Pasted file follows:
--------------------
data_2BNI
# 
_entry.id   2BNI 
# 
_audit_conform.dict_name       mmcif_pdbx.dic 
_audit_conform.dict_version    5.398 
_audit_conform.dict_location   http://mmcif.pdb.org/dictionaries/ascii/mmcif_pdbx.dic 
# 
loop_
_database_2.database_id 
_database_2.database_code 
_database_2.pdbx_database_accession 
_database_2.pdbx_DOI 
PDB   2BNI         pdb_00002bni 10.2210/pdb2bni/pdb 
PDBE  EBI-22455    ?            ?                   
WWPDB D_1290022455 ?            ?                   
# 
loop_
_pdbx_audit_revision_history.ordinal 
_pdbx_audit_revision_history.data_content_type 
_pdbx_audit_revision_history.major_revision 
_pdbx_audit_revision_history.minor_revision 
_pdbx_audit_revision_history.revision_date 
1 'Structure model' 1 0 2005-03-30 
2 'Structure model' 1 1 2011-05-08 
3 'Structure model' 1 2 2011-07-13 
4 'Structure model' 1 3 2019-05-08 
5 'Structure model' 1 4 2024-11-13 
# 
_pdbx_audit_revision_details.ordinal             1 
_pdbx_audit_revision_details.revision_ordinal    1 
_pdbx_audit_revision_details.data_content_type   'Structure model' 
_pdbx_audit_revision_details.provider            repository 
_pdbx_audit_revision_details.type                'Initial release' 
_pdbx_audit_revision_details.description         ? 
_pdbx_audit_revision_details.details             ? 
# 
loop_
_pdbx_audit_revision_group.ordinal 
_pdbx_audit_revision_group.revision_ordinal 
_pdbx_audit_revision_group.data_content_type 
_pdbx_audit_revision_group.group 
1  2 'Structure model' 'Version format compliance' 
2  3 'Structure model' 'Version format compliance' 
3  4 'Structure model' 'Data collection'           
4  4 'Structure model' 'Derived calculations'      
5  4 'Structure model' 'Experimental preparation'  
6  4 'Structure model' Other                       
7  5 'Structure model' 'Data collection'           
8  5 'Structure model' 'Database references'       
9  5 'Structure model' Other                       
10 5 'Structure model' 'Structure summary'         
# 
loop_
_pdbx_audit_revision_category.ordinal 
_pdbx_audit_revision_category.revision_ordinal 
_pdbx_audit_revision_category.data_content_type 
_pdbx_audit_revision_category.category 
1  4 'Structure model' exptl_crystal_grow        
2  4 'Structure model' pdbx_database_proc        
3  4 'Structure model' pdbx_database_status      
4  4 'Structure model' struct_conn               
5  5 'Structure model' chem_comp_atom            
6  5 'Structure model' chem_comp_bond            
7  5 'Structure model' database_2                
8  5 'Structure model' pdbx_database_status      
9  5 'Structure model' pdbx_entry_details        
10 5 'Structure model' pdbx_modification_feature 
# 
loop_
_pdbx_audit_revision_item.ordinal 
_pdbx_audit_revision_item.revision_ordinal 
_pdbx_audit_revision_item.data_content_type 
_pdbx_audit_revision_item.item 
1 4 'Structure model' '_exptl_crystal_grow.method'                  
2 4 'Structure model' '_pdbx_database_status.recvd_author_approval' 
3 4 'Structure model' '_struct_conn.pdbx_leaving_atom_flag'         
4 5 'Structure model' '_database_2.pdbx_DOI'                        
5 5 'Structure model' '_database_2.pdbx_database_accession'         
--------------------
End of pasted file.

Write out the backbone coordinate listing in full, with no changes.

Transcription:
data_2BNI
# 
_entry.id   2BNI 
# 
_audit_conform.dict_name       mmcif_pdbx.dic 
_audit_conform.dict_version    5.398 
_audit_conform.dict_location   http://mmcif.pdb.org/dictionaries/ascii/mmcif_pdbx.dic 
# 
loop_
_database_2.database_id 
_database_2.database_code 
_database_2.pdbx_database_accession 
_database_2.pdbx_DOI 
PDB   2BNI         pdb_00002bni 10.2210/pdb2bni/pdb 
PDBE  EBI-22455    ?            ?                   
WWPDB D_1290022455 ?            ?                   
# 
loop_
_pdbx_audit_revision_history.ordinal 
_pdbx_audit_revision_history.data_content_type 
_pdbx_audit_revision_history.major_revision 
_pdbx_audit_revision_history.minor_revision 
_pdbx_audit_revision_history.revision_date 
1 'Structure model' 1 0 2005-03-30 
2 'Structure model' 1 1 2011-05-08 
3 'Structure model' 1 2 2011-07-13 
4 'Structure model' 1 3 2019-05-08 
5 'Structure model' 1 4 2024-11-13 
# 
_pdbx_audit_revision_details.ordinal             1 
_pdbx_audit_revision_details.revision_ordinal    1 
_pdbx_audit_revision_details.data_content_type   'Structure model' 
_pdbx_audit_revision_details.provider            repository 
_pdbx_audit_revision_details.type                'Initial release' 
_pdbx_audit_revision_details.description         ? 
_pdbx_audit_revision_details.details             ? 
# 
loop_
_pdbx_audit_revision_group.ordinal 
_pdbx_audit_revision_group.revision_ordinal 
_pdbx_audit_revision_group.data_content_type 
_pdbx_audit_revision_group.group 
1  2 'Structure model' 'Version format compliance' 
2  3 'Structure model' 'Version format compliance' 
3  4 'Structure model' 'Data collection'           
4  4 'Structure model' 'Derived calculations'      
5  4 'Structure model' 'Experimental preparation'  
6  4 'Structure model' Other                       
7  5 'Structure model' 'Data collection'           
8  5 'Structure model' 'Database references'       
9  5 'Structure model' Other                       
10 5 'Structure model' 'Structure summary'         
# 
loop_
_pdbx_audit_revision_category.ordinal 
_pdbx_audit_revision_category.revision_ordinal 
_pdbx_audit_revision_category.data_content_type 
_pdbx_audit_revision_category.category 
1  4 'Structure model' exptl_crystal_grow        
2  4 'Structure model' pdbx_database_proc        
3  4 'Structure model' pdbx_database_status      
4  4 'Structure model' struct_conn               
5  5 'Structure model' chem_comp_atom            
6  5 'Structure model' chem_comp_bond            
7  5 'Structure model' database_2                
8  5 'Structure model' pdbx_database_status      
9  5 'Structure model' pdbx_entry_details        
10 5 'Structure model' pdbx_modification_feature 
# 
loop_
_pdbx_audit_revision_item.ordinal 
_pdbx_audit_revision_item.revision_ordinal 
_pdbx_audit_revision_item.data_content_type 
_pdbx_audit_revision_item.item 
1 4 'Structure model' '_exptl_crystal_grow.method'                  
2 4 'Structure model' '_pdbx_database_status.recvd_author_approval' 
3 4 'Structure model' '_struct_conn.pdbx_leaving_atom_flag'         
4 5 'Structure model' '_database_2.pdbx_DOI'                        
5 5 'Structure model' '_database_2.pdbx_database_accession'         